U.S. women fail to win 800 relay for the first time since it began in 1996
BEIJING -- Led by Stephanie Rice, the Australians set the 18th world swimming record of the Beijing Olympics in the women's 800-meter freestyle relay, smashing the world record by nearly 6 seconds.
Rice, Bronte Barratt, Kylie Palmer and Linda Mackenzie touched in 7 minutes, 44.31 seconds Thursday, lowering the old mark of 7:50.09 set by the U.S. at last year's world championships in Australia.
The Americans had won the event all three times since it was added to the Olympic program in 1996, but they couldn't match the Aussies' blazing time. The Chinese team of Yang Yu, Zhu Qianwei, Tan Miao and Pang Jiaying held off the Americans to win silver.
The U.S. team of Allison Schmitt, Natalie Coughlin, Caroline Burckle and Katie Hoff earned the bronze in 7:46.33.
Rice, once again sporting large green earrings to match her country's colors, was the closest thing to Michael Phelps on the female side in Beijing. She won three gold medals -- all with world records.
"What a great way to finish," she said after her final event. "For us to break the record by so far is amazing. I really look forward to sitting back and cheering for the Aussies."
Then there's Hoff. The 19-year-old American again failed to win her first Olympic gold, having settled for one silver and two bronzes in five events.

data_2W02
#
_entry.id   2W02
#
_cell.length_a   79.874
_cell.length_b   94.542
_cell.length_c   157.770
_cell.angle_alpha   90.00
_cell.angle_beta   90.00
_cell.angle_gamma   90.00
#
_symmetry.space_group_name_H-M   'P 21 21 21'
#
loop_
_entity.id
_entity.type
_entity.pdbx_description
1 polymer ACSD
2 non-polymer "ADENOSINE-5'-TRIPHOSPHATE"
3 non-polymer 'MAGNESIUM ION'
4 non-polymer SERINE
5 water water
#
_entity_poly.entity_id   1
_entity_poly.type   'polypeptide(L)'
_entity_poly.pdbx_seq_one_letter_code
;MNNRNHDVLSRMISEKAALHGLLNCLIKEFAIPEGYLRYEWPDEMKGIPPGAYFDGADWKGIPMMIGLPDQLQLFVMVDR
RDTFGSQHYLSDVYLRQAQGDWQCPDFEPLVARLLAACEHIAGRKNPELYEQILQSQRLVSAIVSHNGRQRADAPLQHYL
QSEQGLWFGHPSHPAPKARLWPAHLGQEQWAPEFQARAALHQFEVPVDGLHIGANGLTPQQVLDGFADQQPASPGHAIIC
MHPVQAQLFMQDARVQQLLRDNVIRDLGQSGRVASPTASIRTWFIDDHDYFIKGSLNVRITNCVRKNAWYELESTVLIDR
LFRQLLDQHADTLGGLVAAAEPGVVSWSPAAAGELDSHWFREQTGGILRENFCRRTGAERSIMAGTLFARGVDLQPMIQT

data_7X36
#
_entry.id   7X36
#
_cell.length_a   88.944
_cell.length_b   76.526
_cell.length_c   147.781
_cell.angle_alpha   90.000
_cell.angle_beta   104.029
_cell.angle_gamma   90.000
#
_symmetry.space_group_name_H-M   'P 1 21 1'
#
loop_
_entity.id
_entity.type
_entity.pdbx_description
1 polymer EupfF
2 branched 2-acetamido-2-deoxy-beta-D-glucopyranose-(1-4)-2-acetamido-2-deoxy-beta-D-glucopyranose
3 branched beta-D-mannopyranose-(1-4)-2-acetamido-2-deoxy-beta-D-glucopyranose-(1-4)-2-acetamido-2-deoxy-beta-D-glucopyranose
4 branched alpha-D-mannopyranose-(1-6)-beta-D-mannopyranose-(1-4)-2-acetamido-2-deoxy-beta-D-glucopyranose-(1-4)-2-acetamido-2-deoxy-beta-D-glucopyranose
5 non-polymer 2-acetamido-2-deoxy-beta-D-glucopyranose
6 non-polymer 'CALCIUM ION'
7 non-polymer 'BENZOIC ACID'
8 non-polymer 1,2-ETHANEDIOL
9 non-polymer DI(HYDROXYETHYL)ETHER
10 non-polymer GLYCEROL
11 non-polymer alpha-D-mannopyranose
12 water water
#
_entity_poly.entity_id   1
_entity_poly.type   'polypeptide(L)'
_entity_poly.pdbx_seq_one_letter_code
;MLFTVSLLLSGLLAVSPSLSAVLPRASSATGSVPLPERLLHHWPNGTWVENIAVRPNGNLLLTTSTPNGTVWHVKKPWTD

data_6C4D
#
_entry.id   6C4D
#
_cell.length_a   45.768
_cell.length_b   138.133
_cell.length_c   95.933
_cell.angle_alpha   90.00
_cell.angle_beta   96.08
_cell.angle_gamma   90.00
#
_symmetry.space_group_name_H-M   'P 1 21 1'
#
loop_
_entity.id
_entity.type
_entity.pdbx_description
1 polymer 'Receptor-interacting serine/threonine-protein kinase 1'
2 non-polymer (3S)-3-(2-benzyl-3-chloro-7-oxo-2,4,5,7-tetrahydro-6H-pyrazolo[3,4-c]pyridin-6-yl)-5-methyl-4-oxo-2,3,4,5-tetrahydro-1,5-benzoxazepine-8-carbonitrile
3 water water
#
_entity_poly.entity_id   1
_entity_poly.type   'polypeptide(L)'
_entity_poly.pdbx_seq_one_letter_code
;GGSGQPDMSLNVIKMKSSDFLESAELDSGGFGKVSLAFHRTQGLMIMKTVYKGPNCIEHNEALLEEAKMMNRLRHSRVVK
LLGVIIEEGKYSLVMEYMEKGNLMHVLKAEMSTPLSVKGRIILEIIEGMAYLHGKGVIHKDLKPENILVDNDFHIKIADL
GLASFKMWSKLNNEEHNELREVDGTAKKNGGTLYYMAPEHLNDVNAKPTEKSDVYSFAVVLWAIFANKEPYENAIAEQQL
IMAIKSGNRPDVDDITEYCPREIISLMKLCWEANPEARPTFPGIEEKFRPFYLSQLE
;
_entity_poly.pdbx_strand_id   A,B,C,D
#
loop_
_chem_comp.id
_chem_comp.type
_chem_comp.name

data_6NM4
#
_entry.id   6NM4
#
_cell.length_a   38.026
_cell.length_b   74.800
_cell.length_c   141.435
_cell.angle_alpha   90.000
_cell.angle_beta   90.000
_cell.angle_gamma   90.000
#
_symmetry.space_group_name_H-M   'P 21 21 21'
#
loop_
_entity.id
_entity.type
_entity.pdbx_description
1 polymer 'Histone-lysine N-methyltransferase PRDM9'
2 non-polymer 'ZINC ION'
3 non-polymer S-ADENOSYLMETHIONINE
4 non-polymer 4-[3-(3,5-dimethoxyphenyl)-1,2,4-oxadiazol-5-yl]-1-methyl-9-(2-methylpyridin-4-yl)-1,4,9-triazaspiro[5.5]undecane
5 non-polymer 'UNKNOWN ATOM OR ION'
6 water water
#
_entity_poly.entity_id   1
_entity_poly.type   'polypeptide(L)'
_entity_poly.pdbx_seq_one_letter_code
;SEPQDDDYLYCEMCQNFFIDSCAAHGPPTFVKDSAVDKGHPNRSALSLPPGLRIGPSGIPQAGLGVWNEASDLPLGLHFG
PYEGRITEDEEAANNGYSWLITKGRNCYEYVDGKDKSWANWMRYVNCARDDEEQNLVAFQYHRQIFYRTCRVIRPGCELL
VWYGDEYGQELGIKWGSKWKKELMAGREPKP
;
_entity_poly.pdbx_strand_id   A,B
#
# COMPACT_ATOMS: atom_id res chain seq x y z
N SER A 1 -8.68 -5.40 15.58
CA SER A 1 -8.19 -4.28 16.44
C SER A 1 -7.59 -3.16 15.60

"I did my best and ran out of room at the end," said Hoff, who swam the anchor leg.
But Thursday night, she failed to advance out of the 800-meter freestyle preliminaries, ending her second trip to the games without a gold.
Teammate and current world champion Kate Ziegler also missed out, a stunning result for the United States, which has won the event seven times since it was first contested at the 1968 games, including five straight from 1984 to 2000.
The Chinese crowd roared when Liu Zige won the women's 200-meter butterfly, setting a world record of 2:04.18. Jiao Liuyang also went under the previous best to give the teammates a 1-2 finish.
Liu was stunned by her triumph in the 200 fly, though she brushed off questions about whether the Chinese held her out of major meets so they could spring her on the world at Beijing.
Liu's time was more than a second below the previous record of 2:05.40 set two years ago by Australia's Jess Schipper, who could manage only a bronze against the two Chinese.
"I didn't expect that I could swim so fast," Liu said. "I've only improved in the last year."
Defending champion Otylia Jedrzejczak of Poland finished fourth. Americans Elaine Breeden and Kathleen Hersey were seventh and eighth.
Liu's celebration came after Chinese teammate Pang was disqualified after winning her semifinal heat of the women's Olympic 100-meter freestyle.
Pang touched first in 53.49 seconds, but was disqualified for flinching slightly at the start of the two-lap race.
That cleared the way for world record-holder Libby Trickett of Australia to get into the final. Trickett's time of 54.10 was good enough to secure the eighth and last spot, which she would have been denied if Pang hadn't been DQ'd.
On Thursday night, defending champion Kirsty Coventry of Zimbabwe led the 200 backstroke qualifying in 2:06.76, lowering the 16-year-old Olympic record.
Also advancing were Americans Elizabeth Beisel (sixth) and world record-holder Margaret Hoelzer (seventh).
Information from The Associated Press was used in this report.
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